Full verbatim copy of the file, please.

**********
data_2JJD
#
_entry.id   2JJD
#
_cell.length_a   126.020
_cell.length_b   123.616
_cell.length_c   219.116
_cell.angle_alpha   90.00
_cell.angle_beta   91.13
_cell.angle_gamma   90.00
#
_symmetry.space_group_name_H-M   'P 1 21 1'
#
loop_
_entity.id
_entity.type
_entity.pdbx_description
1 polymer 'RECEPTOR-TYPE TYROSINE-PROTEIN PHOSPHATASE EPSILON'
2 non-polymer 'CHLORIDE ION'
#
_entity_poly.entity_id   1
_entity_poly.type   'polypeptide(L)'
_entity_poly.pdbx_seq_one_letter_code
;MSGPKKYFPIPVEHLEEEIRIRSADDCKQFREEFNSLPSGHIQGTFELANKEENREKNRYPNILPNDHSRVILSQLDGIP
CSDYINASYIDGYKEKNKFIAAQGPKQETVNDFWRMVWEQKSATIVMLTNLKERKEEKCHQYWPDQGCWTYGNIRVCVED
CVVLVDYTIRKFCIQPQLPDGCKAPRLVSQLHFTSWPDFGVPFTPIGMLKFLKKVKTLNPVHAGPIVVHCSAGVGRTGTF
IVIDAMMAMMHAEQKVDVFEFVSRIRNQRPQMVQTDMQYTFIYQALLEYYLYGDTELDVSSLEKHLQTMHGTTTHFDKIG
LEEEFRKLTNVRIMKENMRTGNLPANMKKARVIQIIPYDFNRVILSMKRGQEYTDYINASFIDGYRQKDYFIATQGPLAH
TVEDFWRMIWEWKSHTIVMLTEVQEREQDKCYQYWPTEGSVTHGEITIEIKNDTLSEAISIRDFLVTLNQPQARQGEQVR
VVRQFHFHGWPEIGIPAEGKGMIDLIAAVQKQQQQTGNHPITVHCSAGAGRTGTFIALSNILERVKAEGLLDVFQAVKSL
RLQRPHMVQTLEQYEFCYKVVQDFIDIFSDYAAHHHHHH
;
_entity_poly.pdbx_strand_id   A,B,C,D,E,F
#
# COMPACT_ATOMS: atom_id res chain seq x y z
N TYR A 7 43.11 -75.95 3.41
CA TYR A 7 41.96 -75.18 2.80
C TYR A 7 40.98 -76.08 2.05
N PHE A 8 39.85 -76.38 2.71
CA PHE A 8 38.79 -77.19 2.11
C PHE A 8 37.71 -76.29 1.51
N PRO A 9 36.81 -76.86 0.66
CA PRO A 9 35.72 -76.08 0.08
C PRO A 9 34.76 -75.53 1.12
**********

data_2JJD
#
_entry.id   2JJD
#
_cell.length_a   126.020
_cell.length_b   123.616
_cell.length_c   219.116
_cell.angle_alpha   90.00
_cell.angle_beta   91.13
_cell.angle_gamma   90.00
#
_symmetry.space_group_name_H-M   'P 1 21 1'
#
loop_
_entity.id
_entity.type
_entity.pdbx_description
1 polymer 'RECEPTOR-TYPE TYROSINE-PROTEIN PHOSPHATASE EPSILON'
2 non-polymer 'CHLORIDE ION'
#
_entity_poly.entity_id   1
_entity_poly.type   'polypeptide(L)'
_entity_poly.pdbx_seq_one_letter_code
;MSGPKKYFPIPVEHLEEEIRIRSADDCKQFREEFNSLPSGHIQGTFELANKEENREKNRYPNILPNDHSRVILSQLDGIP
CSDYINASYIDGYKEKNKFIAAQGPKQETVNDFWRMVWEQKSATIVMLTNLKERKEEKCHQYWPDQGCWTYGNIRVCVED
CVVLVDYTIRKFCIQPQLPDGCKAPRLVSQLHFTSWPDFGVPFTPIGMLKFLKKVKTLNPVHAGPIVVHCSAGVGRTGTF
IVIDAMMAMMHAEQKVDVFEFVSRIRNQRPQMVQTDMQYTFIYQALLEYYLYGDTELDVSSLEKHLQTMHGTTTHFDKIG
LEEEFRKLTNVRIMKENMRTGNLPANMKKARVIQIIPYDFNRVILSMKRGQEYTDYINASFIDGYRQKDYFIATQGPLAH
TVEDFWRMIWEWKSHTIVMLTEVQEREQDKCYQYWPTEGSVTHGEITIEIKNDTLSEAISIRDFLVTLNQPQARQGEQVR
VVRQFHFHGWPEIGIPAEGKGMIDLIAAVQKQQQQTGNHPITVHCSAGAGRTGTFIALSNILERVKAEGLLDVFQAVKSL
RLQRPHMVQTLEQYEFCYKVVQDFIDIFSDYAAHHHHHH
;
_entity_poly.pdbx_strand_id   A,B,C,D,E,F
#
# COMPACT_ATOMS: atom_id res chain seq x y z
N TYR A 7 43.11 -75.95 3.41
CA TYR A 7 41.96 -75.18 2.80
C TYR A 7 40.98 -76.08 2.05
N PHE A 8 39.85 -76.38 2.71
CA PHE A 8 38.79 -77.19 2.11
C PHE A 8 37.71 -76.29 1.51
N PRO A 9 36.81 -76.86 0.66
CA PRO A 9 35.72 -76.08 0.08
C PRO A 9 34.76 -75.53 1.12